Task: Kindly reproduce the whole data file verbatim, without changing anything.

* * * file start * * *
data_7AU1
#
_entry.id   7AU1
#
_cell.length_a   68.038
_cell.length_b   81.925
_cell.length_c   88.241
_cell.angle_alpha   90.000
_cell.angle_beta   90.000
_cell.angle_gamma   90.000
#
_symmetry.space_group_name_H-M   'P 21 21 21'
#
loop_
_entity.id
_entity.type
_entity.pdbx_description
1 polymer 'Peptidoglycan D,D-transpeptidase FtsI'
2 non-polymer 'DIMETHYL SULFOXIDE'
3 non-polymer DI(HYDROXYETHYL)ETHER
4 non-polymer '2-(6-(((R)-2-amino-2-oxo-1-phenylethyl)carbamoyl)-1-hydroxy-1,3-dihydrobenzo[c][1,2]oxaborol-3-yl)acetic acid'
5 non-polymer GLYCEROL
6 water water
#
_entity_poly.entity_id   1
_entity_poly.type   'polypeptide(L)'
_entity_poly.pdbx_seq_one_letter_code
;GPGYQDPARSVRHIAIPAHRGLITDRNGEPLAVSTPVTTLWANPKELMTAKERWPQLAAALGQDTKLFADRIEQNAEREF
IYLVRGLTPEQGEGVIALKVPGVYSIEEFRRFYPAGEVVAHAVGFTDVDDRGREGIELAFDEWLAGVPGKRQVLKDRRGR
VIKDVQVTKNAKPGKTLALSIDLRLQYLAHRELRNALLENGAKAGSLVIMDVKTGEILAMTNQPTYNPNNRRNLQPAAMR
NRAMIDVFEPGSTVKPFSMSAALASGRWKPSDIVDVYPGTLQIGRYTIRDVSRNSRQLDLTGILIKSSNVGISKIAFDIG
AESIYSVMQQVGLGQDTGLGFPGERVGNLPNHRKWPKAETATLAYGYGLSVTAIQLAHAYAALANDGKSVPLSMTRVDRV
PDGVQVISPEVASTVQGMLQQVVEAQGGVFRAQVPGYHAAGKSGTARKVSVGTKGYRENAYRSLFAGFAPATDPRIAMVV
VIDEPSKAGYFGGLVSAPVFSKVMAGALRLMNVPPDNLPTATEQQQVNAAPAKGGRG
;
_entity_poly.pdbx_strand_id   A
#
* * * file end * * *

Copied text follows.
data_7AU1
#
_entry.id   7AU1
#
_cell.length_a   68.038
_cell.length_b   81.925
_cell.length_c   88.241
_cell.angle_alpha   90.000
_cell.angle_beta   90.000
_cell.angle_gamma   90.000
#
_symmetry.space_group_name_H-M   'P 21 21 21'
#
loop_
_entity.id
_entity.type
_entity.pdbx_description
1 polymer 'Peptidoglycan D,D-transpeptidase FtsI'
2 non-polymer 'DIMETHYL SULFOXIDE'
3 non-polymer DI(HYDROXYETHYL)ETHER
4 non-polymer '2-(6-(((R)-2-amino-2-oxo-1-phenylethyl)carbamoyl)-1-hydroxy-1,3-dihydrobenzo[c][1,2]oxaborol-3-yl)acetic acid'
5 non-polymer GLYCEROL
6 water water
#
_entity_poly.entity_id   1
_entity_poly.type   'polypeptide(L)'
_entity_poly.pdbx_seq_one_letter_code
;GPGYQDPARSVRHIAIPAHRGLITDRNGEPLAVSTPVTTLWANPKELMTAKERWPQLAAALGQDTKLFADRIEQNAEREF
IYLVRGLTPEQGEGVIALKVPGVYSIEEFRRFYPAGEVVAHAVGFTDVDDRGREGIELAFDEWLAGVPGKRQVLKDRRGR
VIKDVQVTKNAKPGKTLALSIDLRLQYLAHRELRNALLENGAKAGSLVIMDVKTGEILAMTNQPTYNPNNRRNLQPAAMR
NRAMIDVFEPGSTVKPFSMSAALASGRWKPSDIVDVYPGTLQIGRYTIRDVSRNSRQLDLTGILIKSSNVGISKIAFDIG
AESIYSVMQQVGLGQDTGLGFPGERVGNLPNHRKWPKAETATLAYGYGLSVTAIQLAHAYAALANDGKSVPLSMTRVDRV
PDGVQVISPEVASTVQGMLQQVVEAQGGVFRAQVPGYHAAGKSGTARKVSVGTKGYRENAYRSLFAGFAPATDPRIAMVV
VIDEPSKAGYFGGLVSAPVFSKVMAGALRLMNVPPDNLPTATEQQQVNAAPAKGGRG
;
_entity_poly.pdbx_strand_id   A
#